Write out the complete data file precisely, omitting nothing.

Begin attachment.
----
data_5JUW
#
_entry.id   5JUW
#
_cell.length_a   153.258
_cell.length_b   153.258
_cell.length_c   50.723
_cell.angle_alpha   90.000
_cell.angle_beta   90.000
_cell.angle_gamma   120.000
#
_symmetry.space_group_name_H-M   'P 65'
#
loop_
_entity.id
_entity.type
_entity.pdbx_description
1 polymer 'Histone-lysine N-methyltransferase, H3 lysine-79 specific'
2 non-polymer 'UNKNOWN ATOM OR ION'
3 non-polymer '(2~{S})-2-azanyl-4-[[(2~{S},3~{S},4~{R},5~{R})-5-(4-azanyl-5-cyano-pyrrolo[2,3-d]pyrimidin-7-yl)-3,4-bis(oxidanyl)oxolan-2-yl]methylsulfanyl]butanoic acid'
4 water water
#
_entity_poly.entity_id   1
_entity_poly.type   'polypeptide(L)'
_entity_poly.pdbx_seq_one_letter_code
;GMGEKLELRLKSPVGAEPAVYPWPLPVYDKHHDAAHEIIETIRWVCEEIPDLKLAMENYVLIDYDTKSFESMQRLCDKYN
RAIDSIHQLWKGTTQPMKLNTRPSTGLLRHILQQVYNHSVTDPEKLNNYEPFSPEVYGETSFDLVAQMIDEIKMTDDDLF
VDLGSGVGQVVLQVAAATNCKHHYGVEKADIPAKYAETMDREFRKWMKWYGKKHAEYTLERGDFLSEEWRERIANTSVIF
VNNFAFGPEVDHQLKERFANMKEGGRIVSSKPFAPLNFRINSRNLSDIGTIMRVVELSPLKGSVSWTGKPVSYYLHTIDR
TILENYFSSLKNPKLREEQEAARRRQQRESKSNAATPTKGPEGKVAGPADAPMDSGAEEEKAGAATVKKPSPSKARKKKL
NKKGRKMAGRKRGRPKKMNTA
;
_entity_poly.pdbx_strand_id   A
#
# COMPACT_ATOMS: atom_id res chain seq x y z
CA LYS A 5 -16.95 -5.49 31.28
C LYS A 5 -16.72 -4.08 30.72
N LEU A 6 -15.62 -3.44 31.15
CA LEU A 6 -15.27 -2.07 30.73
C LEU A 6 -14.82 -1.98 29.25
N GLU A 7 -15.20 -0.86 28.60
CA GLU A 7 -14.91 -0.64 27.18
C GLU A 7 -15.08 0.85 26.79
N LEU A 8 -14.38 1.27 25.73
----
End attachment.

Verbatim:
data_5JUW
#
_entry.id   5JUW
#
_cell.length_a   153.258
_cell.length_b   153.258
_cell.length_c   50.723
_cell.angle_alpha   90.000
_cell.angle_beta   90.000
_cell.angle_gamma   120.000
#
_symmetry.space_group_name_H-M   'P 65'
#
loop_
_entity.id
_entity.type
_entity.pdbx_description
1 polymer 'Histone-lysine N-methyltransferase, H3 lysine-79 specific'
2 non-polymer 'UNKNOWN ATOM OR ION'
3 non-polymer '(2~{S})-2-azanyl-4-[[(2~{S},3~{S},4~{R},5~{R})-5-(4-azanyl-5-cyano-pyrrolo[2,3-d]pyrimidin-7-yl)-3,4-bis(oxidanyl)oxolan-2-yl]methylsulfanyl]butanoic acid'
4 water water
#
_entity_poly.entity_id   1
_entity_poly.type   'polypeptide(L)'
_entity_poly.pdbx_seq_one_letter_code
;GMGEKLELRLKSPVGAEPAVYPWPLPVYDKHHDAAHEIIETIRWVCEEIPDLKLAMENYVLIDYDTKSFESMQRLCDKYN
RAIDSIHQLWKGTTQPMKLNTRPSTGLLRHILQQVYNHSVTDPEKLNNYEPFSPEVYGETSFDLVAQMIDEIKMTDDDLF
VDLGSGVGQVVLQVAAATNCKHHYGVEKADIPAKYAETMDREFRKWMKWYGKKHAEYTLERGDFLSEEWRERIANTSVIF
VNNFAFGPEVDHQLKERFANMKEGGRIVSSKPFAPLNFRINSRNLSDIGTIMRVVELSPLKGSVSWTGKPVSYYLHTIDR
TILENYFSSLKNPKLREEQEAARRRQQRESKSNAATPTKGPEGKVAGPADAPMDSGAEEEKAGAATVKKPSPSKARKKKL
NKKGRKMAGRKRGRPKKMNTA
;
_entity_poly.pdbx_strand_id   A
#
# COMPACT_ATOMS: atom_id res chain seq x y z
CA LYS A 5 -16.95 -5.49 31.28
C LYS A 5 -16.72 -4.08 30.72
N LEU A 6 -15.62 -3.44 31.15
CA LEU A 6 -15.27 -2.07 30.73
C LEU A 6 -14.82 -1.98 29.25
N GLU A 7 -15.20 -0.86 28.60
CA GLU A 7 -14.91 -0.64 27.18
C GLU A 7 -15.08 0.85 26.79
N LEU A 8 -14.38 1.27 25.73